Common Dental Myths

Your teeth are incredibly strong – in fact, tooth enamel is actually stronger than steel! Whilst this may be the case, one thing teeth don’t possess is the ability to repair and regenerate, which is why it’s so important to look after them every single day.

Being aware of common dental myths will also help you to avoid complications with your pearly whites in the future, and today we’re going to bust some of these.

#1 ‘The harder I brush, the cleaner my teeth will get’

Woman brushing her teethWRONG!
It’s easy to see why you might think this is the case, after all when you use a sponge aggressively on dishes or you mop the floor vigorously, it usually results in better cleanliness. Unfortunately, the opposite is true when it comes to your teeth, and you will do them more harm than good.

Brushing too hard can wear down your tooth enamel (the protective coating on your teeth which shields against decay and cavities), and erode your gums to reveal vulnerable areas of dentin. If you need advice on how to brush more efficiently, your dentist can demonstrate this to you during a routine appointment.

#2 ‘I only need to go to the dentist if my teeth hurt’

Metal in woman's mouthWRONG!
Protecting your teeth from damage in the future involves adopting a preventative approach, which means never missing a routine appointment. If your teeth have reached a stage where you’re experiencing regular pain, you could be suffering from a cavity or decay that needs addressing urgently.

What’s more, some cavities don’t manifest any pain and you may not be able to spot them in the mirror at home. Even if your teeth feel like they’re in perfect health, a dentist should be taking a look at them every 6 months, so any potential problems are spotted and treated straight away. You could be saving yourself an extraction and thousands of pounds of treatment in the future!

#3 ‘If I go to the dentist, I don’t need to see the hygienist’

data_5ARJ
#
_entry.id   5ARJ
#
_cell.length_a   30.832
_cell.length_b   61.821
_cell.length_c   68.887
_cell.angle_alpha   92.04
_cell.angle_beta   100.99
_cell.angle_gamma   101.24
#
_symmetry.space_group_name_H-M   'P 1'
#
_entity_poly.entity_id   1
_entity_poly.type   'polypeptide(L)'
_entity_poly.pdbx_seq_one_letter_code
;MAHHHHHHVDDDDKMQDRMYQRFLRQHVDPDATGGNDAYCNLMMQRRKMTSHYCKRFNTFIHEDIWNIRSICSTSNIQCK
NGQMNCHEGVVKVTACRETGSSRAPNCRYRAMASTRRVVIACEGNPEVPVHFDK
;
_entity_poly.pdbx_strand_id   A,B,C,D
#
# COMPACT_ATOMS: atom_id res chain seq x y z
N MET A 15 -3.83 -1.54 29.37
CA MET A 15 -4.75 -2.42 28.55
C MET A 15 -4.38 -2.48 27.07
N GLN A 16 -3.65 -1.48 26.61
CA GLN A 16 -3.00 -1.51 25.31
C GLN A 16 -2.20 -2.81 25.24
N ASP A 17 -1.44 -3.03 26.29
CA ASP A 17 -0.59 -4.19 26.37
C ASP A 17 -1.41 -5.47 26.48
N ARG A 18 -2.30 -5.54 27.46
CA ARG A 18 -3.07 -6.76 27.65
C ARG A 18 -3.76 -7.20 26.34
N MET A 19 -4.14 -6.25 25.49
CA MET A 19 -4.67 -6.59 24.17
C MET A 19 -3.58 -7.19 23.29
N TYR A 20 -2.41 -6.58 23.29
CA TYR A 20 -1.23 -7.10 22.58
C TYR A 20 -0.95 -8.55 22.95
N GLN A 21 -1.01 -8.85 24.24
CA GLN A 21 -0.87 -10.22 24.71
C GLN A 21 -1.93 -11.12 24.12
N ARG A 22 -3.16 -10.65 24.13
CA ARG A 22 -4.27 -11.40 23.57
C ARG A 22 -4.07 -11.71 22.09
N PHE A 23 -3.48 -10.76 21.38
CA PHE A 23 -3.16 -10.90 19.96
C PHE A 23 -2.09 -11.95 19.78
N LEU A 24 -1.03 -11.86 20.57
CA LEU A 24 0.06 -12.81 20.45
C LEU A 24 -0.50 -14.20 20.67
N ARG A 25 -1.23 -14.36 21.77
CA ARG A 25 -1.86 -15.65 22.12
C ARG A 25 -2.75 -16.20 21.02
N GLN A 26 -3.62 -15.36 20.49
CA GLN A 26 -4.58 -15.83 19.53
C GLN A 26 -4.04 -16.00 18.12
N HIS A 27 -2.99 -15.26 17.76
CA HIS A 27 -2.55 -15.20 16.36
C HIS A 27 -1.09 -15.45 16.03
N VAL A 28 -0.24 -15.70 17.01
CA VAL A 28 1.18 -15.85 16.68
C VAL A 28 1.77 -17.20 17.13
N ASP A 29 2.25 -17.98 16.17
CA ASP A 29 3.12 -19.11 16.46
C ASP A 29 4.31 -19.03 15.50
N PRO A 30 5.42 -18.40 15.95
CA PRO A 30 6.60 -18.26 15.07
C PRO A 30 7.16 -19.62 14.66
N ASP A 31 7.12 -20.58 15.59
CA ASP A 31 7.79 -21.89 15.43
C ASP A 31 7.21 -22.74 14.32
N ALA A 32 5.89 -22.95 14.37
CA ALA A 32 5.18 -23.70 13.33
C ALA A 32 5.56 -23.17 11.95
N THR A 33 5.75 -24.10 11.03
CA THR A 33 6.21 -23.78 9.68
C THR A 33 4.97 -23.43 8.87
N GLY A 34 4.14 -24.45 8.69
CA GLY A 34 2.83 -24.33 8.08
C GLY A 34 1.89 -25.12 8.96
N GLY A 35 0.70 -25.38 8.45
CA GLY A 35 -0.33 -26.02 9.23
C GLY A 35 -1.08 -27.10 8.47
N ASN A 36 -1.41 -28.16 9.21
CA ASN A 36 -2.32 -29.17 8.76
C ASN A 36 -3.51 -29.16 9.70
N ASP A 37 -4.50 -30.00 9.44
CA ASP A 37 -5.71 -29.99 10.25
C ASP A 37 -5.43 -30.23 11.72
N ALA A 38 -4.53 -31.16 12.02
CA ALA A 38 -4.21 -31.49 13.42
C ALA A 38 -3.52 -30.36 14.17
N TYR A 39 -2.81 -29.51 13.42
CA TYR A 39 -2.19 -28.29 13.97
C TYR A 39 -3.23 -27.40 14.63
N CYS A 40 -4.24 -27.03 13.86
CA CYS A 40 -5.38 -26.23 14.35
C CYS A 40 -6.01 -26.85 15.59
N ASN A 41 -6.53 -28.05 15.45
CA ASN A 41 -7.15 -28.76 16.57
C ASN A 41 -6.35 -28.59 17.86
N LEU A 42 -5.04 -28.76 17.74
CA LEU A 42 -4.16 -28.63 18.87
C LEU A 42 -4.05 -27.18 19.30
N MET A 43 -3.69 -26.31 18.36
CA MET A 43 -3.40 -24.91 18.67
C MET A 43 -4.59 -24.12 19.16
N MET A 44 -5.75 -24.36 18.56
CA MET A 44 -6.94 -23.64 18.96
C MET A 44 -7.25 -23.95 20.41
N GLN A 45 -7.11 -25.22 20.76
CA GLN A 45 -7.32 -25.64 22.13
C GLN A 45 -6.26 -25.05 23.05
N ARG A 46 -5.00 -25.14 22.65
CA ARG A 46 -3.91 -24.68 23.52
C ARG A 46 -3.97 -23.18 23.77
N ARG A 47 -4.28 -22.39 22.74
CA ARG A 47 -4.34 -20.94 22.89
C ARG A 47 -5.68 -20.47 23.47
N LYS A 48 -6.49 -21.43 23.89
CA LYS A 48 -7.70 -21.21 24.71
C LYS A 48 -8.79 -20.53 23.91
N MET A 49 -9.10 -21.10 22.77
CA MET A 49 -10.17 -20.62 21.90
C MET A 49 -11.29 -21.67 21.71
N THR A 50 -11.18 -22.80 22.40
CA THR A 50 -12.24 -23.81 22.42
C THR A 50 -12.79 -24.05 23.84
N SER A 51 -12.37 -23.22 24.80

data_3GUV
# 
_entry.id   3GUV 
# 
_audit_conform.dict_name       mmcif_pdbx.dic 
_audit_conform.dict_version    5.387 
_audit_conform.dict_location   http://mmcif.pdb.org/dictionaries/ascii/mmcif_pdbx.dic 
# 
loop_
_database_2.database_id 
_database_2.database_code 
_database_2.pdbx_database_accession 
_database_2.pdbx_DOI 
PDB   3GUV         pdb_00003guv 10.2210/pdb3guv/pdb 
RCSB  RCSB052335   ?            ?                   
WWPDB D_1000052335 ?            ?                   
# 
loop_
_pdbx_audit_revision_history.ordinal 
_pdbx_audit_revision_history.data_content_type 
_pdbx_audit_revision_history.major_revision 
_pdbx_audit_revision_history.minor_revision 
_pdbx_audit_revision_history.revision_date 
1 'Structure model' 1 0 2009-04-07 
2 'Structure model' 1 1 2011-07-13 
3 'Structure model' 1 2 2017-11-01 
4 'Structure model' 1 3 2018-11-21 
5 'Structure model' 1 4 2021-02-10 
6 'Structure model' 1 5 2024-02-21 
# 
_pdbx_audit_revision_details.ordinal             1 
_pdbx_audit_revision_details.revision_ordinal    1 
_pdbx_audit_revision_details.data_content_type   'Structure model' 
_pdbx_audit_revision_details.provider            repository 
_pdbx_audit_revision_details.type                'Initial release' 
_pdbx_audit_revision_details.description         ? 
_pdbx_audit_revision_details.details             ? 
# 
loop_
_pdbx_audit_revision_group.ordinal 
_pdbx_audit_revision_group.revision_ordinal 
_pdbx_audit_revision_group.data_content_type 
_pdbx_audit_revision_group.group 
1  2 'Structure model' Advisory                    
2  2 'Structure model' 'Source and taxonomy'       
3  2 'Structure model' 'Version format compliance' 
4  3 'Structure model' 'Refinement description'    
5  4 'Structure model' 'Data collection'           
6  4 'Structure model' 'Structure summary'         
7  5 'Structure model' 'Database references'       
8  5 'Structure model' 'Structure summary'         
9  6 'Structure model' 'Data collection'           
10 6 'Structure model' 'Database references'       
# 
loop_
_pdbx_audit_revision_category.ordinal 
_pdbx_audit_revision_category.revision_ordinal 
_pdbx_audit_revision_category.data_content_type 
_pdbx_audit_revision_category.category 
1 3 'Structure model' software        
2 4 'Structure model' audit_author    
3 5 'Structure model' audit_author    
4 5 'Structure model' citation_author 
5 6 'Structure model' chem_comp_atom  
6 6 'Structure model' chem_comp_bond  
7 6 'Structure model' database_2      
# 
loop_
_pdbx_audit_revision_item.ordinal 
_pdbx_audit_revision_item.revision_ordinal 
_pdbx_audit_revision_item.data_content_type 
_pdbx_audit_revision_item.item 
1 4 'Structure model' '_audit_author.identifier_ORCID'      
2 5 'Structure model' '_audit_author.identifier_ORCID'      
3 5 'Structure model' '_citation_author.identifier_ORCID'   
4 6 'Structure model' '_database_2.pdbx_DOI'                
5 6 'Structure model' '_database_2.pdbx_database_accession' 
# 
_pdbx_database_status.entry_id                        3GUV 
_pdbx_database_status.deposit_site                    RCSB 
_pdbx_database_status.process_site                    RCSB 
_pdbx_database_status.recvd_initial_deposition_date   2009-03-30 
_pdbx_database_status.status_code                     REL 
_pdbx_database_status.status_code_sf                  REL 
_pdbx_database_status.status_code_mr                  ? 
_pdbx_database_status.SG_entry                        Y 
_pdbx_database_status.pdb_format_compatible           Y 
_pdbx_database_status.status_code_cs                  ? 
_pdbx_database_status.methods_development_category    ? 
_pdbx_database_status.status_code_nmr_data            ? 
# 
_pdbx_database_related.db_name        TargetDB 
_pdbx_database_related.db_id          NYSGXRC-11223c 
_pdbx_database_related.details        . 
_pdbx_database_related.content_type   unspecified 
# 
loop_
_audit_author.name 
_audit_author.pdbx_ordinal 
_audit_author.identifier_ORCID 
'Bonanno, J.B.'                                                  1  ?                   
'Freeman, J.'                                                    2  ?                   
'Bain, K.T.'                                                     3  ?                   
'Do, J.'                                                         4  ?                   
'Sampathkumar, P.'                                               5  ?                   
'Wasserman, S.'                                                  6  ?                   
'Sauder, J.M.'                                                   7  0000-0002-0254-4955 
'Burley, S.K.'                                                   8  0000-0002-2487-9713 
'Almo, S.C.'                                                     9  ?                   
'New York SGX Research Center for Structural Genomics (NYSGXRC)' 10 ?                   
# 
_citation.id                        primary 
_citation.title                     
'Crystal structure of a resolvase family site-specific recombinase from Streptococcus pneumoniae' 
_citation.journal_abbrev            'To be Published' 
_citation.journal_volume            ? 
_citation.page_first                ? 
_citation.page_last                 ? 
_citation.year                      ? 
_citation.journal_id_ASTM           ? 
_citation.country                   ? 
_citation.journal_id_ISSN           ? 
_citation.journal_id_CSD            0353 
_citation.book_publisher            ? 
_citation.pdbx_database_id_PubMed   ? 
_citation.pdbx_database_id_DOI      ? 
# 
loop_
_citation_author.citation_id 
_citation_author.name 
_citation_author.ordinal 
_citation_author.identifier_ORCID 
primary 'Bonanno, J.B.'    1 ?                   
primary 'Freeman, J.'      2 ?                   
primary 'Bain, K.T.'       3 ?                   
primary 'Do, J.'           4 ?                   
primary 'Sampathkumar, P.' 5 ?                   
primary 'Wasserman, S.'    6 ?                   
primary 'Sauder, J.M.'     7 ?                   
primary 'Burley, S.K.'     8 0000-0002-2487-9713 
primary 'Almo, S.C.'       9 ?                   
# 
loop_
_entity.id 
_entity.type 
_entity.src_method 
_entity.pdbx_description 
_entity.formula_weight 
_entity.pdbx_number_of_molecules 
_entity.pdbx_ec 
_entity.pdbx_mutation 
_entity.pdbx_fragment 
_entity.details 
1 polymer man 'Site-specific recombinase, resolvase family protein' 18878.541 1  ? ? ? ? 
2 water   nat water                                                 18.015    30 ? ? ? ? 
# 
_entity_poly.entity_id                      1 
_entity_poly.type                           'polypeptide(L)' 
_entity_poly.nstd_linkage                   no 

Dentist working on patients teethWRONG!
Did you know? A third of people in Britain admit to never having visited the hygienist. Not only does failing to visit the hygienist regularly result in unpleasant breath, it paves a path to developing gum disease.

Hygienists are gum experts and perform a routine treatment called a scale and polish, which works to remove plaque and tartar that gathers over your teeth overtime, whether you’re a grade-A brusher or not. Bacteria in the mouth affects everyone and having a professional clean will ensure you don’t develop an amount of plaque and tartar that will jeopardise your gum health.

#4 ‘Oral health doesn’t affect my general health’

Doctor checking up on patients heart healthWRONG!
This is perhaps the most important myth we’re busting here. In recent years, unquestionable research has emerged that poor oral health is linked to issues like heart disease, stroke and diabetes.

Because plaque can enter the bloodstream, this can narrow the arteries and cause catastrophic problems with your general health. There is also ongoing research into a possible link between poor oral health and dementia.


Leave a Comment

  • Collin says:

    I only found out a few weeks ago, that oral health is linked to heart disease, diabetes and stroke! I find that so crazy. I am hoping to see a hygienist soon to remove some of the plaque buildup in my lower teeth

  • Savanna says:

    I have always been under the impression that the more aggressively you clean helps with cavities. This got proven wrong when my teeth started feeling a bit sensitive and my gums will swell from time to time. My dentist was the one to tell me that I needed to change how I brush my teeth and I have never looked back.